Tuesday, November 9, 2010

A Trip to Wally World

When I began teaching five years ago at my present elementary school, there was a huge flap about growth in the neighborhood. Seems developers wanted to turn a former mall into an Upscale W*lm*rt. Can we just pause here and appreciate that little oxymoron? Upscale. W*lm*rt.

The parents at my school are highly educated and savvy. They took to the streets to protest this endeavor in many forms and fashions. This loyal bunch did not want the mom-and-pop stores in the neighborhood to be challenged, and it seemed that the Big Guys blinked. The building was delayed, and the size of the W*lm*rt was greatly reduced.

This week I saw in the paper that the neighborhood W*lm*rt was open for business. I didn't really intend to shop there. Loyalty, and all. But I discovered I needed brown paper lunch bags for a classroom turkey art project, and dropped in after school today.

And there it was: newly opened in the neighborhood that was not exactly welcoming it with open arms.

May I stop to say a few things here? This store is located in the greater Austin area, which has a population of 1,700,000 people if you include the surrounding cities. But look how empty the parking lot was at 5:00 pm today:
I remember one of the main concerns of the Neighborhood Association was that this business would bring too much traffic into the area. I'm thinking that may not be a problem if local people keep voting with their presence...
...or not. This is a picture of the produce department. You may notice one thing missing in this well stocked section. Customers. The store was a veritable wasteland of people.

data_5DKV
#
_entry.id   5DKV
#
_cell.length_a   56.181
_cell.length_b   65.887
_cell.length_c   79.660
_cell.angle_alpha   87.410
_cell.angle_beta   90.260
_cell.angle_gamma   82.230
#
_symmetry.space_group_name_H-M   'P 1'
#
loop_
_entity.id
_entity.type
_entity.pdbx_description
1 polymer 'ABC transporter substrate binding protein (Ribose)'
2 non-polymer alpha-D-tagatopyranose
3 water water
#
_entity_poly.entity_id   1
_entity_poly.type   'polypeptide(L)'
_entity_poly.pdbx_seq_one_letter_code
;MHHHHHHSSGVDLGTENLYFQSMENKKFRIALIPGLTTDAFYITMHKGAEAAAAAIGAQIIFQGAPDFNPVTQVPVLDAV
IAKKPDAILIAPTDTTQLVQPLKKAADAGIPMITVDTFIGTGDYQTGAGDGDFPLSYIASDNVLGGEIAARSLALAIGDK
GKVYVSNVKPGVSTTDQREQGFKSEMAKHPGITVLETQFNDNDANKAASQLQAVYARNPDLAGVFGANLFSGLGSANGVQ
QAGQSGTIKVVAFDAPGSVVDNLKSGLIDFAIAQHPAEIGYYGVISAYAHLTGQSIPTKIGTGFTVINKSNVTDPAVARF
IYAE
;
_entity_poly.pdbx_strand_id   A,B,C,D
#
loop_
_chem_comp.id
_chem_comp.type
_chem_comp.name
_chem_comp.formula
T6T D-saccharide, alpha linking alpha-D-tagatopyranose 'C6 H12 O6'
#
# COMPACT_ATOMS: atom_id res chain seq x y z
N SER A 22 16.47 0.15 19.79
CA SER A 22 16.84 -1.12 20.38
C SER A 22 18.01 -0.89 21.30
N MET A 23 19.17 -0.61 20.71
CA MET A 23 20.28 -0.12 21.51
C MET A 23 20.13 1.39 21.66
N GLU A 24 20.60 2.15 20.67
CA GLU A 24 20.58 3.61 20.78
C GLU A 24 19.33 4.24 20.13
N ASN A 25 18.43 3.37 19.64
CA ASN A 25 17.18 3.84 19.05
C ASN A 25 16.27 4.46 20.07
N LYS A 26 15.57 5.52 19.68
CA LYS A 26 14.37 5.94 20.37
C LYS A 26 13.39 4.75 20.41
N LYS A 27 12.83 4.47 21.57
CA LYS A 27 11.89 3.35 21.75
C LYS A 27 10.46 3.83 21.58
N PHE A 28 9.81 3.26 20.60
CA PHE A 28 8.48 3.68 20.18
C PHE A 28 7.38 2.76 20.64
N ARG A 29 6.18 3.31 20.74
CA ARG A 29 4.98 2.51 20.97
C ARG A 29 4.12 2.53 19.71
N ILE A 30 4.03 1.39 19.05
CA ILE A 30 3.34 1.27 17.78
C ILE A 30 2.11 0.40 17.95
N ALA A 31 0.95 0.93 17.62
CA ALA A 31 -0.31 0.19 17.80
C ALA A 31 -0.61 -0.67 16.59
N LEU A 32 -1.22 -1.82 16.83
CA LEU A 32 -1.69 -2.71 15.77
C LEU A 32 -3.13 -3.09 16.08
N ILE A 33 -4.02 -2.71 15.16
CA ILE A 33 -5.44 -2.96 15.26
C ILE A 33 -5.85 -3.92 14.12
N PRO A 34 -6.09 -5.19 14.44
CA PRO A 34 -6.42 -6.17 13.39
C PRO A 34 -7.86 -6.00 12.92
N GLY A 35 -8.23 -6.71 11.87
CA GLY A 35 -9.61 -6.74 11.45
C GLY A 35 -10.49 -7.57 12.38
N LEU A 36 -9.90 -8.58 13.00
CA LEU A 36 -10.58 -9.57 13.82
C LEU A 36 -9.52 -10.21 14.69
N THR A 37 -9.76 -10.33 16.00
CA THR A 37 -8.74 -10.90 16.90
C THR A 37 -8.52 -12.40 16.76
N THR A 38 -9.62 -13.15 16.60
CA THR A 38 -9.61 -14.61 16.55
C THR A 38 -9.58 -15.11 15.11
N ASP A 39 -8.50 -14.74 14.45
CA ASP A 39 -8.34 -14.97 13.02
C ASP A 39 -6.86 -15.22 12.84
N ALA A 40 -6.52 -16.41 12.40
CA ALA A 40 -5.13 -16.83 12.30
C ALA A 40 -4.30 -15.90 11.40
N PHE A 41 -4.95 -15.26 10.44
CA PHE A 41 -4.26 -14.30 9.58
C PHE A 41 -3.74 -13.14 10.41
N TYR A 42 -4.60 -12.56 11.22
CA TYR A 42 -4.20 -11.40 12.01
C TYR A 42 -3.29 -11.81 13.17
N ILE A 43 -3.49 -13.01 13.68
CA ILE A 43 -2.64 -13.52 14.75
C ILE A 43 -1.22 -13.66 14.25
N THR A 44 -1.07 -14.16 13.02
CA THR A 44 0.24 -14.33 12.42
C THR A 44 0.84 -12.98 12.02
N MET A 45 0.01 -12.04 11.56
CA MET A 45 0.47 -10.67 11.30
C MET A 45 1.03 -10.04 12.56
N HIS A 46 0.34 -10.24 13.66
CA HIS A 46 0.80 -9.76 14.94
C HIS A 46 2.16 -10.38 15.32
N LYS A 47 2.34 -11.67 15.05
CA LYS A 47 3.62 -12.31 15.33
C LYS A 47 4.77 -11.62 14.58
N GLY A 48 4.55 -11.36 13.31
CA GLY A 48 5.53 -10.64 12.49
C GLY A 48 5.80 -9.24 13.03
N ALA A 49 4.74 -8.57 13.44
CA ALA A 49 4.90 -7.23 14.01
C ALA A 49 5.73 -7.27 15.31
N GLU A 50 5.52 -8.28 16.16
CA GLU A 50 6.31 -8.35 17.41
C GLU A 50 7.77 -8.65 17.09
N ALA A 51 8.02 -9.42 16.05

I found my brown paper bags and walked around for a bit. The departments are very tiny and only offer a fraction of what you would expect to be sold. In the women's department, unless you were there for fleece and jogging suits, you would find little to buy. In fact, I thought of a few more things I needed while there. Not one of them was stocked at this miniature Big Box store.

The lady at the checkout chirped out, "Did you find everything you needed?" and was surprised to hear me say no, that in fact I'd found very little that I needed. "Oh. I can call another W*lm*rt and you can swing by there for your other needs." (Yes. Just what I want to do after 10 hours in second grade: "swing by" another large store.)

Will I return to this store? Well, since they only stocked the 200-bag size of brown lunchbags, I'm probably good on turkey-making art supplies until 2021.

Neighborhood Davids: I think you won this round. Goliath may be coming down.

Or at least heavily discounting large quantities of unpurchased produce.


Buttercup said...

We just got a Costco in Manhattan -- no Walmart yet -- and I'm too overwhelmed by the thought of the number of people to even try it. I generally stick with smaller stores lately. May be a little costlier, but a lot less stress.

Lynn said...

Interesting! That is always an issue with the Big Box stores here too. Local, privately owned businesses are becoming a thing of the past as the big stores take over. I grew up with a Dad who said shop locally if you want the stores to be there when you need them. Even then people were leaving our small town to go to the city to get their groceries.

Have fun making brown paper bag turkeys!!

Dawn said...

I hate going to our Wally World but love their food prices and will often go north to a more updated store. However, after seeing your photos, perhaps I should go further south!

Sarah said...

I try to avoid Wallyworld, but sometimes you just gotta go there. It's not the cheapest grocery store in our neighborhood anymore, though. We now have an Aldi, which is WAY cheaper if you can believe it. Don't know if they have them down your way.